Usability Testing Tips

Feedback Army blog. Topics include:
Usability Testing, Business Musings, and Site News.

Give Users a Simple Exit Strategy

2008-07-18-004

Photo by: Alex //Berlin _ as+photography

This past weekend I had a phone call from an employee of a company that connects travelers with those who have couches and want to earn extra income. This employee, we’ll call him Jordan, mentioned that someone had made a request on my Syracuse, NY apartment (one I haven’t lived in for over a year) and asked if I was going to respond to it.

The phone call caught me by surprise because two days ago, I visited Jordan’s website to disable my listing permanently. When I got there, I found myself a little lost. I couldn’t find a help feature from the account management screen. I then went to the homepage and saw an FAQ link at the bottom. Finding this I tried a few search queries until I learned that I needed to visit my calendar and select an option to disable my listing.

Boy did I feel dumb, the calendar is the first place I should have looked!

This story highlights what I want to write about today. When you develop a service, you should take into account what happens when a user stops using your service. For some services this is easy, nothing happens. The user’s content and account stays.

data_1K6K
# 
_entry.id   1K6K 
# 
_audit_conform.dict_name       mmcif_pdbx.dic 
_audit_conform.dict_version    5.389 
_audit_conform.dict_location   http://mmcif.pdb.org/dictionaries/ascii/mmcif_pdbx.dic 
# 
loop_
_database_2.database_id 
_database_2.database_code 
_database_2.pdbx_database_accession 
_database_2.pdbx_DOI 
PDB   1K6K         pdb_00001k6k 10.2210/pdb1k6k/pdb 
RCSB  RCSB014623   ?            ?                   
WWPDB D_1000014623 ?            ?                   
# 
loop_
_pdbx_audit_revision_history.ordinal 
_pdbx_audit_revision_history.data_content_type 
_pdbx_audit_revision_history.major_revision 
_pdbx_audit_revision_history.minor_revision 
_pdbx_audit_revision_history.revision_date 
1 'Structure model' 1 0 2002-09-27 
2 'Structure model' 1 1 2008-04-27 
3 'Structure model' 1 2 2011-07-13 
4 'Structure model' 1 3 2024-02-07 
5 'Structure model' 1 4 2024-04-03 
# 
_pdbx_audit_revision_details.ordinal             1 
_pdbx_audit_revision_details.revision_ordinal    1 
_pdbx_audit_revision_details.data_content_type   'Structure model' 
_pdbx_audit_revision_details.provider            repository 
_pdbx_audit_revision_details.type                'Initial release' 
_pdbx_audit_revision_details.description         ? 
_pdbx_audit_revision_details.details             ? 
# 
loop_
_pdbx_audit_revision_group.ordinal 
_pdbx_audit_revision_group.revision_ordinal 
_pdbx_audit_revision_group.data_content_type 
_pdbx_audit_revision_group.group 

For other services, this detail is critical. In the case of Jordan’s service, when a user likes me stops using the service, it hurts. I’m the scourge of his service. He looks good when travelers get quick and courteous responses from those with couches. I no longer have a claim to the property with the couch I was renting. For Jordan, he may want to consider an active strategy to force people like me to exit without polluting his community. Maybe an email ping after a year of no account activity from someone with an active listing.

Sometimes having an exit strategy is not necessary but it builds good will. I particularly like what WordPress.com does. WordPress.com lets you export your data into an XML file that you can then import to another service. Knowing that I can sign up for an account, invest into making a blog on WordPress.com, and later get that data back is nice.

Now, ask yourself: “when a user stops using my service, what is their exit strategy?” If you can, help them out. If a user’s lack of exiting negatively affects your community, make sure you’re doing something to protect your business.

Posted in usability testing on April 13, 2010 | No Comments »

Leave a Reply